Family of slain UTA worker Kay Ricks blames agency for his death, lawsuit seeks damages

UTAH COUNTY - Lorie Ricks, the wife of Kay Ricks, a Utah Transit Authority (UTA) worker who was kidnapped and killed in May 2016, filed a lawsuit against his former employer Friday, saying that they are responsible for damages suffered due to her husband's death.

"There have been tears, there have been breakdown moments, but there has been no weakness in her resolve to get some answers," said Brian Boggess, the Ricks family attorney.

Ricks was killed by Flint and D.J. Harrison, who were on the run from police in May 2016, after being accused of holding five women against their will at a Centerville home.

Police said the two men kidnapped Ricks on May 12, 2016, stealing his work truck and driving him to Wyoming, where they beat him to death near a dirt road.

Flint Harrison, D.J.'s father, was found dead in Davis County Jail from an apparent suicide. D.J. was convicted and sentenced to life for the murder.

In a complaint and jury demand filed in Utah's Third Judicial District Court, Ricks' family alleges that UTA was aware of the dangerous conditions he was working in as an employee, and the company didn't respond to a distress call that was sent at the time of the incident.

The complaint states that "UTA employees had repeatedly made UTA management aware of the dangers posed to UTA maintenance employees by their working alone in unsafe areas."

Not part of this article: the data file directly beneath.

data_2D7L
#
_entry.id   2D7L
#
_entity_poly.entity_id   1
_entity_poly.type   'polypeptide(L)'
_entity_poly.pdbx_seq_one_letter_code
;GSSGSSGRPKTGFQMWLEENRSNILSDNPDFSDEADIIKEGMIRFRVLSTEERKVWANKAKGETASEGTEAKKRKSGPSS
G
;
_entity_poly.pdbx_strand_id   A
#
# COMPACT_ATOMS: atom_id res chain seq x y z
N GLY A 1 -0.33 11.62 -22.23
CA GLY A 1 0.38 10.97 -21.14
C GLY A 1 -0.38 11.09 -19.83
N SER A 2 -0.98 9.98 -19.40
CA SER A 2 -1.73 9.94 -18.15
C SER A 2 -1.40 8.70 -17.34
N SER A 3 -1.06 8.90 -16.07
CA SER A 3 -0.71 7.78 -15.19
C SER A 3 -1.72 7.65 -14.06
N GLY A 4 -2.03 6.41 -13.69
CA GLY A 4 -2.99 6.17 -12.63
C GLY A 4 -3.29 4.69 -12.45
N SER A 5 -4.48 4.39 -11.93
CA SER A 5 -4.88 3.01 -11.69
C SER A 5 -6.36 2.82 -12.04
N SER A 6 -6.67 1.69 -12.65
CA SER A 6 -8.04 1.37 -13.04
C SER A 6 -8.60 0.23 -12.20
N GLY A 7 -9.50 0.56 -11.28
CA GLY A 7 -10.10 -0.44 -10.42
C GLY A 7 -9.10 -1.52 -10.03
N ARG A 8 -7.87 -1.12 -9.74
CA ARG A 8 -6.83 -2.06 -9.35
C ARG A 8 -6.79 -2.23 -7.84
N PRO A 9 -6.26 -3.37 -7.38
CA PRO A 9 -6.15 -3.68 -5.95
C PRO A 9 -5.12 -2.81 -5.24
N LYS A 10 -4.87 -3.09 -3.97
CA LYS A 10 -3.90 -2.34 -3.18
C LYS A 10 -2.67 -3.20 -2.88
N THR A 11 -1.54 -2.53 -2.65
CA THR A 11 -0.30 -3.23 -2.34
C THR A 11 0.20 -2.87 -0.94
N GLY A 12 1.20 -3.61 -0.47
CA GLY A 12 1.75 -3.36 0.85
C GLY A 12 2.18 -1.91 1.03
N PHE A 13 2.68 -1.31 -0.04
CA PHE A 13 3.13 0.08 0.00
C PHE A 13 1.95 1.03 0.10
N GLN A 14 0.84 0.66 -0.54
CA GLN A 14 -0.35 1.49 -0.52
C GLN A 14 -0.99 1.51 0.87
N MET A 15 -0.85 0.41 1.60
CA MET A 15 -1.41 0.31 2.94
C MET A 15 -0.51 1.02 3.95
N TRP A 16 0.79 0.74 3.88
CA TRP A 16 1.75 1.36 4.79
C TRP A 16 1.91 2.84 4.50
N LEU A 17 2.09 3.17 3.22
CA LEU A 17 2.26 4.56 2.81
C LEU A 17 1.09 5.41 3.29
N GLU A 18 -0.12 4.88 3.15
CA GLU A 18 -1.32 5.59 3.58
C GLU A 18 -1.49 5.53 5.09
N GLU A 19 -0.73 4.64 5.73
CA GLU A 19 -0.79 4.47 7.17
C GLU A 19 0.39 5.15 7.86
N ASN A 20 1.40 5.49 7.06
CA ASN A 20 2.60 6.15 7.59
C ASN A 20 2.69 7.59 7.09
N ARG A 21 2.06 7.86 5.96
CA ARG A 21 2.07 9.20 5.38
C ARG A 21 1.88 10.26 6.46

Documents also allege that despite being aware of unsafe working conditions, Ricks was assigned to a dangerous area without a fellow employee and with little safeguards such as GPS trackers and well-monitored panic buttons.

Ricks, who was working a swing shift during his maintenance position the day of his kidnapping, attempted to make a distress transmission on his UTA hosted radio as the incident happened before it was turned off.  The lawsuit states that UTA failed to respond to the distress signal.

"Upon information and belief, UTA failed to provide adequate training, supervision or attention to the receiving end of 'panic button' communications, such that a distress signal sent via a panic button by Mr. Ricks was not received or acknowledged in anything close to a timely, reasonable manner," the complaint states. "As a direct and proximate result of the negligence and carelessness of UTA’s decisions and conduct, Mr. Ricks suffered immensely at the hands of the Harrisons, and ultimately lost his life."

As a result of Ricks' death, the complaint states that Lorie Ricks suffered physical and emotional pain and financial loss.  She and her lawyers demanded that the case be tried by a jury and that Lorie Ricks be paid for the damages she suffered.